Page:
Four Forever Friends

High school graduation is a meaningful milestone for most, but it’s even more
special for young women who’ve faced challenges and come out on top.

By Lynne Golodner

Although they can’t quite picture what it’s going to be like to be geographically apart, Danielle McKay, Haley Wallace, Paris Davis and Je’Nailya Belew are ready to face it.

That’s in large part due to the life skills they’ve learned in Kids Kicking Cancer’s AYA: Teen Empowerment Program, where the four friends, who met when they were very young, learned cooking, banking, self-care, internet safety and more to prepare them for adulthood.

“This program doesn’t end after our students graduate. We will continue to support them as needed and they are welcome to come back and be the light to the team” says Niga McCamey, LLMSW, Program Specialist in charge of the AYA program.

The four friends consider each other family after all they’ve been through together.

Danielle, Haley, Paris and Je’Nailya met through Kids Kicking Cancer (KKC), all part of the program for various reasons: Danielle’s sister Grace had T-cell lymphoma, Haley is herself a cancer survivor, Paris was a sibling participant as her brothers endured Sickle Cell Disease and Je’Nailya faced it herself.

Where once they were a support system for one another, creating the safe setting they needed to let loose and just be kids, now they are connected digitally, hoping to stay in touch when Danielle heads to Morgan State University to study theater arts and communication, Haley to Jackson College on a bowling scholarship, Paris to Wayne State University for nursing and midwifery and Je’Nailya to a cosmetology career.

“It’s the type of friendship where you knew you were going to be with these people for the rest of your life,” says Je’Nailya.

“They’re the only ones that understand,” explains her mother, Wilma Clay. “The program has become one big whole family. It’s really amazing.”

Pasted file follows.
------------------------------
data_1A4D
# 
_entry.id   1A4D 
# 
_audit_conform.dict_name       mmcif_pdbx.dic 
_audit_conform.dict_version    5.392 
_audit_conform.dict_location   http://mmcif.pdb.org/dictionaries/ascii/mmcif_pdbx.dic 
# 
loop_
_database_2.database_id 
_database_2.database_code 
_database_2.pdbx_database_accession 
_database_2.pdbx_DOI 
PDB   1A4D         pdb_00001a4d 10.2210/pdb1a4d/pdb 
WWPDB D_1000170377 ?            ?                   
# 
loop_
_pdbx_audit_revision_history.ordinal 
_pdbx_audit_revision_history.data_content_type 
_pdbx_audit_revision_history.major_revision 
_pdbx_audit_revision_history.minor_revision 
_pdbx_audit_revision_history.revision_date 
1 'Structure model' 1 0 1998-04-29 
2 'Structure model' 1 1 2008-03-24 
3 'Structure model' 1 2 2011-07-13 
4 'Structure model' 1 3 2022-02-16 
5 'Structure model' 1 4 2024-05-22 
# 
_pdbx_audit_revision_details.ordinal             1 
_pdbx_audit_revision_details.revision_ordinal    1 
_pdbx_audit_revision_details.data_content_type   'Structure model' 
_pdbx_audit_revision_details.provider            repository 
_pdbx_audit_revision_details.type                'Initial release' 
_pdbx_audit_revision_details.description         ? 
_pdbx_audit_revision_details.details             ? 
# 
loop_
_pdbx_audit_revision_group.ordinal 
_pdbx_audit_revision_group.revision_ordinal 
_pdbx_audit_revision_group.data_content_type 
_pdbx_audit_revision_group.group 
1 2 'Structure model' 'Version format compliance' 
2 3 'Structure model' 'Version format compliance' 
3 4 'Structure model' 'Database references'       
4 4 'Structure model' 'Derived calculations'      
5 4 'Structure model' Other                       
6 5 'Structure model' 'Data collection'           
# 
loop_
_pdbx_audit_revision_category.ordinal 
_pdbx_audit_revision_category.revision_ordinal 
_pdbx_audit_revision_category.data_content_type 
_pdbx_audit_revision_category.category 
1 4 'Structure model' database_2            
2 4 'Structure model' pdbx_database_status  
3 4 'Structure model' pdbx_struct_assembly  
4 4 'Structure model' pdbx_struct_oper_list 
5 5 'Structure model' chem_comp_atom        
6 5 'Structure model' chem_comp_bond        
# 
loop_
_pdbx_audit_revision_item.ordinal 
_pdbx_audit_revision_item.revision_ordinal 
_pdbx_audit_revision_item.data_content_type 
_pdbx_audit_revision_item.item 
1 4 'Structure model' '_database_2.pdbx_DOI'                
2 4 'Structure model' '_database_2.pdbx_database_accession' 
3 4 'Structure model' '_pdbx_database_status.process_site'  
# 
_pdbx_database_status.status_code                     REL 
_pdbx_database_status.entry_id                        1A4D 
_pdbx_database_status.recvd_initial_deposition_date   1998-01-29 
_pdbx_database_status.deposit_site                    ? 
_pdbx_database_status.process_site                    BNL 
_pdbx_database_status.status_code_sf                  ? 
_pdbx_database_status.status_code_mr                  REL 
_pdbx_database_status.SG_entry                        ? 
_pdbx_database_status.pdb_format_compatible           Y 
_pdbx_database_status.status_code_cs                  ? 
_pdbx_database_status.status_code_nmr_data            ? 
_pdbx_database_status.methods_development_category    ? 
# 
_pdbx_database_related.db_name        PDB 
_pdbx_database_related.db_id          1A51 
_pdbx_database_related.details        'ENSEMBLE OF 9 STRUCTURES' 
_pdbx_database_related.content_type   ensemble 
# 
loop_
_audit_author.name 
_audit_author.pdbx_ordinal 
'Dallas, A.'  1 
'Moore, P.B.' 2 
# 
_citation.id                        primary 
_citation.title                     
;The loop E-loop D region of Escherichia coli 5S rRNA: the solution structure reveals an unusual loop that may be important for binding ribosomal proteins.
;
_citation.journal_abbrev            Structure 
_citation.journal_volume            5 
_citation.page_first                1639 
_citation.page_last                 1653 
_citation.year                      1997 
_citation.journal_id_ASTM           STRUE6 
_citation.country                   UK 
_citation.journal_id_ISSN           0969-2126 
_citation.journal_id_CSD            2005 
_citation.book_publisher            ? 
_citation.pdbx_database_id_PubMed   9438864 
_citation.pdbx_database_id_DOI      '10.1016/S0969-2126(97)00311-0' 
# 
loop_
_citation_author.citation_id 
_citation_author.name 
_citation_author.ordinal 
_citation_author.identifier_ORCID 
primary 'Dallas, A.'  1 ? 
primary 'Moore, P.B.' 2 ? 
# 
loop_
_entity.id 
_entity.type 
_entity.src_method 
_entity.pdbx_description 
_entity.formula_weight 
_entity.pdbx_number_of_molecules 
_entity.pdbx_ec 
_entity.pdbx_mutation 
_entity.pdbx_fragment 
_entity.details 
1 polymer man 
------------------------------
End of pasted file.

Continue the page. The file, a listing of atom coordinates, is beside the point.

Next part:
When these girls started with KKC, they were young and navigating the confusing and scary paths of disease and wellness. The program gave them support, they say, and power, as they learned to harness their breath and control the way they met challenging situations.

KKC grew alongside them. As they became teens, KKC became a global program referred to as the Heroes Circle, helping children around the world with any illness. But there was always a place for them, as teens helping with the Cowboys Kicking Cancer Annual Event or guiding younger children entering the program. Danielle says the best part of the AYA program was that she could just be herself and talk to peers when they gathered on a Monday night.

“I see my girls using the power breathing techniques on a regular basis, whether they’re conscious of it or not,” says Aletha McKay, Danielle’s mother. “We’ve all learned how to deal with stressful situations better.”

“The AYA: Teen Empowerment Program has inspired me to be a lot more creative than I was,” says Haley. It’s also provided volunteer hours that many high
schools require.

Niga saw the bond between the four teens right from the start. After drive-through programs during COVID, the four would linger in the parking lot, masked and safely distanced, just catching up. It’s like they never get enough of the bond and connection they share.

“You could feel the love they share for each other,” says Niga. “They tell us they feel like they’re more prepared for the world thanks to this program. I’m excited to see them flourish and go to the next level. They all have their own separate talents, and it’s amazing. I’m sure they’re going to do great things.”

And now, they’re happy to pay it forward to kids just entering KKC and joining the Heroes Circle.

“If a kid is struggling and needs one-on-one, they’ll ask us,” Haley says. “We have a great time welcoming in new students. You can see how nervous they are at first and after everyone welcomes them in, they start to brighten up a little bit.”

Haley remembers those early nerves all too well. On her first day with KKC, she pulled a hat over her face and huddled in a corner.

But it didn’t take long before she met the girls who would become her lifelong companions, and the instructors had to lovingly separate them because they
couldn’t stop talking.

“We’re all goofy,” says Paris. “Always smiles and laughter when we’re together. Everyone is so comfortable to be around, they’re always there for you. They make me feel loved.”

“We all made a promise to stay in touch,” says Paris. “We say, ‘You can’t get rid of me that easily. We’re stuck together from the very beginning.’”

“These girls have grown up together,” says Cindy Cohen, Global Program Director, who feels like “the proud mamas who watched them all grow up.”

“I’m proud of them,” she says. “They’re good people. I’m proud of how they’ve taken the adversity they faced and made the best of what life gives you, not only overcoming, but growing from it. They celebrate with one another and, sadly, they mourn with one another. It’s a family.”

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